Bush plan could help coal-fired plants
Coal-burning power plants in the Midwest and Southeast could benefit from recommendations included in President George W. Bush's energy plan directing federal air regulators to reconsider rules governing power plant maintenance and upgrades. Reexamination of the Environmental Protection Agency's new source review regulations was high on the priority list of the utility and refinery industry.
By Kate Thomas
OGJ Online Staff
HOUSTON, May 17 -- Coal-burning power plants in the Midwest and Southeast could benefit from recommendations included in President George W. Bush's energy plan directing federal air regulators to reconsider rules governing power plant maintenance and upgrades.
The energy blueprint also calls for a review by the Department of Justice of 11 pending multibillion dollar lawsuits against utilities and others being prepared against oil refineries to see if they would still be justified, if Clinton Administration interpretations were rescinded.
Reexamination of the Environmental Protection Agency's new source review regulations was high on the priority list of the utility and refinery industry, but the proposal was immediately criticized by an environmental umbrella organization as a move to "gut the heart and lungs of the Clean Air Act."
The 1970 Clean Air Act grandfathered existing plants and exempted them from requirements to install new emissions control equipment with the thought the plants would be phased out. Plants which underwent major work were subjected to a 5-year review under the new source regulation and could be subject to stricter controls and penalties for violations.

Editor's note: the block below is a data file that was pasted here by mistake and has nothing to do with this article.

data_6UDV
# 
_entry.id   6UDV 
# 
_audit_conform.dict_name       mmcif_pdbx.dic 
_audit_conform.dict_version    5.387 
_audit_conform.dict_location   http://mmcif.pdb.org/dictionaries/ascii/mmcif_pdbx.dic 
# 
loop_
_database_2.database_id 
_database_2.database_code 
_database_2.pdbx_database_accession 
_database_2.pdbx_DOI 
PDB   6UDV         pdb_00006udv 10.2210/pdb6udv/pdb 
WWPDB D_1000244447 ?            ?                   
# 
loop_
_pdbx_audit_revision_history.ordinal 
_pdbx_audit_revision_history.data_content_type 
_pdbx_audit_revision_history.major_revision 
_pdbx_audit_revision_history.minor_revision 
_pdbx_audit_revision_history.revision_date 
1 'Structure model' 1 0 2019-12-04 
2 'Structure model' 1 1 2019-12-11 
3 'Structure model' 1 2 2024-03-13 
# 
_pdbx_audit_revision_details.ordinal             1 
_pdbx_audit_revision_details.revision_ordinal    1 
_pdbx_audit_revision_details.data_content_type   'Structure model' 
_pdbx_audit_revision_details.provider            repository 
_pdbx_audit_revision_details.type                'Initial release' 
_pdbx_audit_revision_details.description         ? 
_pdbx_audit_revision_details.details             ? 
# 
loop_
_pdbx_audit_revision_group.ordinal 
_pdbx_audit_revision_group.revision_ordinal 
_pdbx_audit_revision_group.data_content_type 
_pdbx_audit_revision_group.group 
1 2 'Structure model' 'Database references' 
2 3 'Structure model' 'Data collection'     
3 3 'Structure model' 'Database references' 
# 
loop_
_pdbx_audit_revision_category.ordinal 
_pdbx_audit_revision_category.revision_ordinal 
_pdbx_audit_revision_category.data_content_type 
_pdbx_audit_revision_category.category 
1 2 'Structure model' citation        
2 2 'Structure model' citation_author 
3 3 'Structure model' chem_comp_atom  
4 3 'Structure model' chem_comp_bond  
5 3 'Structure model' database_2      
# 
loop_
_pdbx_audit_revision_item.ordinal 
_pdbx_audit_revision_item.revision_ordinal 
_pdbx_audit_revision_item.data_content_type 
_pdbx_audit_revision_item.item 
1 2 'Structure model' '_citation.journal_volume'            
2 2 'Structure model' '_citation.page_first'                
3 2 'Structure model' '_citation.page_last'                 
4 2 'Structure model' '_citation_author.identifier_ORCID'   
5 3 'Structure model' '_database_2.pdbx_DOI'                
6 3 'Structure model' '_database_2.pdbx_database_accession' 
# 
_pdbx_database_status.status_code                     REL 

Industry claims Clinton Administration tightened interpretation of the rules deterring much needed investment that could increase plant efficiency.
There is a "lot of uncertainty over what companies can and cannot do in terms of maintenance at existing plants," said Pat Hemlepp, a spokesman for American Electric Power Co. Inc., Columbus, Ohio, one of the companies targeted by the government lawsuits. The lawsuits allege the companies illegally upgraded the plants.
AEP is "pleased" the plan directs the EPA administrator and the Department of Energy to conduct a comprehensive review of the rules, Hemlepp said, "we are as anxious to see [results] as anybody. The plan directs EPA administrator Christie Whitman to report the results to Bush within 90 days.
William McCormick, CEO of CMS Energy Corp., Dearborn, Mich., singled out review of the new source review rules as important to ease utilities "ability to perform routine maintenance and make efficiency improvements as existing power plants."
John Stanton, vice-president of the National Environmental Trust, Washington, DC, said the proposal would effectively "gut" the Clean Air Act. "Here we are 25 years later and none of these plants has closed," he said.
He said rescinding the stricter interpretation of the rules also would punish utilities that acted in good faith and good environmental citizens.
"The stakes are very high," Stanton said. Among the choices left to environmentalists are attempting to work with the administration and continuing the lawsuits.